Indiana Toll Road lease: Five years later

| 6/28/2011

Before Gov. Mitch Daniels leased the Indiana Toll Road to private investors in 2006, professional trucker Randy Nace would occasionally use the tollway even though it carried a $14 toll. Several toll increases later, with truckers set to pay $35.20 starting Friday, July 1, residents like Nace are reminded of why they fought so hard against the privatization deal.

“I still think it was the wrong thing to do,” Nace said from his truck on Monday. He says he’s managed to survive cost increases and the economic downturn in part by avoiding the Indiana Toll Road.

Five years ago this week, on June 29, 2006, Gov. Mitch Daniels leased the tollway to Cintra of Spain and Macquarie of Australia in exchange for $3.85 billion in cash. To date, it’s still the largest privatization deal involving a U.S. roadway and certainly one of the most controversial.

“I don’t think the people really wanted it, but they went ahead and did it,” said Nace, an OOIDA member who makes his home in Monticello, IN.

Nace and a group of plaintiffs filed a lawsuit in 2006 in an attempt to block the lease deal while it was still in the Indiana Legislature. OOIDA supported the plaintiffs in their fight against the toll road lease.

Even though they didn’t win, the plaintiffs showed resolve and helped educate the public about long-term roadway leases built on profit margins.

The 151 percent toll increase realized during the first five years of the Indiana Toll Road lease was part of a guarantee to the investors. After this year, investors will continue to increase tolls at or above the rate of inflation, likely around 3 percent.

When highways become profit centers, the end user is left holding the bag.

“Indiana’s got some of the roughest interstate highways in the nation,” says Nace.

In the U.S. House and Senate, lawmakers are currently drafting long-term legislation that could set rules for tolling in the future. Indications are that the House version could emphasize more public-private partnerships for roadway infrastructure.

Nace says instead of selling off the nation’s highways, lawmakers should heed the philosophy of President Eisenhower.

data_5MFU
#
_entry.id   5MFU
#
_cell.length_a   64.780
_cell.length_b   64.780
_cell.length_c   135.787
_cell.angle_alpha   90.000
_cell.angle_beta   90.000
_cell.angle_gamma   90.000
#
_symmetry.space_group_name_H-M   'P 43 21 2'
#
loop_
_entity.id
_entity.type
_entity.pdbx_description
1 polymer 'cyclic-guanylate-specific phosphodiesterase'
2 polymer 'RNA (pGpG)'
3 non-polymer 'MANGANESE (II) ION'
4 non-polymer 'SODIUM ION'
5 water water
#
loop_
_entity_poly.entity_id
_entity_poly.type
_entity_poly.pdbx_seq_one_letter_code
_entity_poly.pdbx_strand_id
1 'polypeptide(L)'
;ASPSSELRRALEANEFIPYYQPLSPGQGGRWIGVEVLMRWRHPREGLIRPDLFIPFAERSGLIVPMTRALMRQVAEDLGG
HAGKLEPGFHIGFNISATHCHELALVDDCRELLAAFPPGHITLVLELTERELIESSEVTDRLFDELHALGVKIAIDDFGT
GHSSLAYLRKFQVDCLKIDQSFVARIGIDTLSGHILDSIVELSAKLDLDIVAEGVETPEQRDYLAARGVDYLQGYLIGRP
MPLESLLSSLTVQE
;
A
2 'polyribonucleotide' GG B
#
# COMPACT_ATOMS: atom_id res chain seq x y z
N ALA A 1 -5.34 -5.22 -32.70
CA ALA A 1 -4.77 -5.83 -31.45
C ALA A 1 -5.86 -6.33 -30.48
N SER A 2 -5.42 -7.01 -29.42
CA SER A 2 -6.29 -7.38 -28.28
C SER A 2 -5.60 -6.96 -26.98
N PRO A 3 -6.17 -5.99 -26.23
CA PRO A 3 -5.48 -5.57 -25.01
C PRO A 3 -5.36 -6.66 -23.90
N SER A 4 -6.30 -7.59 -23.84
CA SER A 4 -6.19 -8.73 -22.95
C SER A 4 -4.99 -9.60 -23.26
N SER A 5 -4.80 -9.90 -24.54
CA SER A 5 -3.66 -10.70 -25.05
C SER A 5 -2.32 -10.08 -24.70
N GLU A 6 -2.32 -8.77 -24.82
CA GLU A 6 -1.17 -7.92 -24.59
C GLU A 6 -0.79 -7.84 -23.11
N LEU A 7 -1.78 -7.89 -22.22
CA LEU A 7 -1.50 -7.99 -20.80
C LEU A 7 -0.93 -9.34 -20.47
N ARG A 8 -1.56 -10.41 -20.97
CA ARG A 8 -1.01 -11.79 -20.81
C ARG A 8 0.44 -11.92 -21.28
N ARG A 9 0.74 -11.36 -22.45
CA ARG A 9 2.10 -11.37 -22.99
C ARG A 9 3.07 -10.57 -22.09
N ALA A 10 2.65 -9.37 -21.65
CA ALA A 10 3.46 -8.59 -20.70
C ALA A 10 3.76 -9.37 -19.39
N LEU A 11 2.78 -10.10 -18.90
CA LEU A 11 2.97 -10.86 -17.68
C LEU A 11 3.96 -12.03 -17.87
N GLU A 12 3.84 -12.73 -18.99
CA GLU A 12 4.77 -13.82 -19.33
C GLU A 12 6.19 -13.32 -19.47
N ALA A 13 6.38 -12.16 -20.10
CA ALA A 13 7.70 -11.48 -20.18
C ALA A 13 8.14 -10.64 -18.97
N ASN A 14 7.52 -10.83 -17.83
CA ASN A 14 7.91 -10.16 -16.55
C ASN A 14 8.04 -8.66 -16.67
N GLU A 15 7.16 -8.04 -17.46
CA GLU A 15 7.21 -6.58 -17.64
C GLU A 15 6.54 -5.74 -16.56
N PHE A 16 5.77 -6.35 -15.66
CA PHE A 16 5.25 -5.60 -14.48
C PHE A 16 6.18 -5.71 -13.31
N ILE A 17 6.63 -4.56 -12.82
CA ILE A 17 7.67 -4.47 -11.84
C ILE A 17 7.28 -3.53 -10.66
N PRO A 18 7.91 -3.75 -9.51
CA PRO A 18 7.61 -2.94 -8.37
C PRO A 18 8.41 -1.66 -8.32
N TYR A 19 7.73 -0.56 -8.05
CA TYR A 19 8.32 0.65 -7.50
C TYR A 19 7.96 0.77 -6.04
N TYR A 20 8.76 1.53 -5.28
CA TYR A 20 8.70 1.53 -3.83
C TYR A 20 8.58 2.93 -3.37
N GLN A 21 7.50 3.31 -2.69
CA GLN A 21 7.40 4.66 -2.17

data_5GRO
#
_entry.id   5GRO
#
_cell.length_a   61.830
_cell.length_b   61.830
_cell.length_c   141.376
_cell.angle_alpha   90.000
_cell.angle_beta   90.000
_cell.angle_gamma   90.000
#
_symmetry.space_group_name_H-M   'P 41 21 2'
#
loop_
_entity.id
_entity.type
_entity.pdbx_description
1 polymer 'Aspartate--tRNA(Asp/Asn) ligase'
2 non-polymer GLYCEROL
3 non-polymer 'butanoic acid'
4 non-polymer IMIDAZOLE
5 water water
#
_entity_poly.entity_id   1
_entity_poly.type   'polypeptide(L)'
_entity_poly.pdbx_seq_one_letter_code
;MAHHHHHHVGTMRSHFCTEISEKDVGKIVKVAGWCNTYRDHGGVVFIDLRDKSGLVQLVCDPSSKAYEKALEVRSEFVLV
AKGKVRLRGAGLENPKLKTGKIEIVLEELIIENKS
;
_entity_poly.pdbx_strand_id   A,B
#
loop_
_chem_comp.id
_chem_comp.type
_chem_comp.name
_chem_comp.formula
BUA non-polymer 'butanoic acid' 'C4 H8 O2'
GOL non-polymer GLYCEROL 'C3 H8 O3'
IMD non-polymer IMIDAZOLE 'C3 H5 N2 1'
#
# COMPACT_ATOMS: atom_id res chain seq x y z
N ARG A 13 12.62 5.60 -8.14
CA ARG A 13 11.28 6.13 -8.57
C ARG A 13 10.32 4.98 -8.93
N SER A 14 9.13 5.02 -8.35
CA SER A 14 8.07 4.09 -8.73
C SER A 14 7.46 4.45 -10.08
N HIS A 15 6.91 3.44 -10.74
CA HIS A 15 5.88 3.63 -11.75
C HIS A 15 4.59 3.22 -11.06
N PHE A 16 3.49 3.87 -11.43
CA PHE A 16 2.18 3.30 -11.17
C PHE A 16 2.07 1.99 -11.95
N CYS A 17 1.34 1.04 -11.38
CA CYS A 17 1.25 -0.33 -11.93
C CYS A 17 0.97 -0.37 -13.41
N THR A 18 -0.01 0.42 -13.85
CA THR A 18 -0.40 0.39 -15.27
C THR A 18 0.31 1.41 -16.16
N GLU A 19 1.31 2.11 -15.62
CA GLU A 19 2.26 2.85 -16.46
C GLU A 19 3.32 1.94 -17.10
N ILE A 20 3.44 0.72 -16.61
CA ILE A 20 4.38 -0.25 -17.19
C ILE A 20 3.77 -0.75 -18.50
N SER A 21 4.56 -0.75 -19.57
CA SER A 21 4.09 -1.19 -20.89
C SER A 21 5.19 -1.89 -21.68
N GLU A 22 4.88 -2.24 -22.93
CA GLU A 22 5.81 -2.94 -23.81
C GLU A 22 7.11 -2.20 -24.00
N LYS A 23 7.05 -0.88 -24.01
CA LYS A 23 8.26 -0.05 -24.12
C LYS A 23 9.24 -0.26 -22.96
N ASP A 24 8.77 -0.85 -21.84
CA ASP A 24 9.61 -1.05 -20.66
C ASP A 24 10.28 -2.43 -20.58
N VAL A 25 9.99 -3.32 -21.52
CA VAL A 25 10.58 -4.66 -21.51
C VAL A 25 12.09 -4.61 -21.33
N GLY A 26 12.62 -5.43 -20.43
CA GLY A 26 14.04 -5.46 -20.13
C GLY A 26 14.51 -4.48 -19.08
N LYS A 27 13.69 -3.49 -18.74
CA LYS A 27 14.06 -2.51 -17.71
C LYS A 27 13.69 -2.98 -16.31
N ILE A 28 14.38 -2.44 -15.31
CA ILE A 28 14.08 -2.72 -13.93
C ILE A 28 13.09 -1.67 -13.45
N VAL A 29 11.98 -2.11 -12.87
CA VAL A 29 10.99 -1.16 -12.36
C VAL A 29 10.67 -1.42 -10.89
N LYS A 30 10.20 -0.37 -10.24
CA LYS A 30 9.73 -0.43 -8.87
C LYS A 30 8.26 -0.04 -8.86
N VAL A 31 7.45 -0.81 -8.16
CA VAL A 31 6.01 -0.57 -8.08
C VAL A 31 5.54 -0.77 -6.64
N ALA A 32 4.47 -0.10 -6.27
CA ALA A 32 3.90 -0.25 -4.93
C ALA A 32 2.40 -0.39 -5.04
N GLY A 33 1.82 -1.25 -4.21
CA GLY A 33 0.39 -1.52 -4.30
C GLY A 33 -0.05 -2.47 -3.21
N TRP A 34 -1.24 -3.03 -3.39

“We ought to start an ‘Ike Was Right’ campaign – because that’s how we’d like to see highways funded,” he said. “There’s no need to have any toll roads at all. It could all be taken care of at the fuel pump.”

Financial woes?
According to reports, the consortium that leased the Indiana Toll Road in 2006 isn’t on great footing right now. The Financial Times says the Cintra-Macquarie consortium, doing business as ITR Concession Co., has been burning through an account that is supposed to act as a buffer against $4 billion in loans, according to the article, which adds that the company could end up in default.

Land Line has not been able to independently verify the claim, but the recent economic downturn and decline in traffic on the roadway certainly cannot be good news for the operators.

“I don’t think they reaped as much from the investment as they thought they would,” said owner-operator Mark Elrod, an OOIDA life member from Peru, IN.

He says he hasn’t used the Indiana Toll Road at all since it was “sold” in 2006, although he admits he’s not in the region very often.

Elrod points out that the legislation that created the Indiana Toll Road in the 1950s stated that the tolls would come off once the roadway was paid off. That obviously hasn’t happened, and it’s not about to happen anytime soon because the Cintra-Macquarie lease is scheduled to last through 2081.

“It shouldn’t be a lifelong cash cow,” Elrod said.

The issue of privatization brings out all sides, but one thing most truckers agree on is that existing taxpayer highways should not be converted into toll roads.

“I’m not against a public-private partnership if it’s done right,” Elrod said. “One thing I’m definitely against is tolling existing roads.”

Tolling wouldn’t bother truckers so much, Elrod says, if the projects involved new highways or lane capacity, also known as “greenfield” projects. He says greenfield projects paid for with tolls would be OK as long as highway users benefit and the tolls are removed once construction is paid for.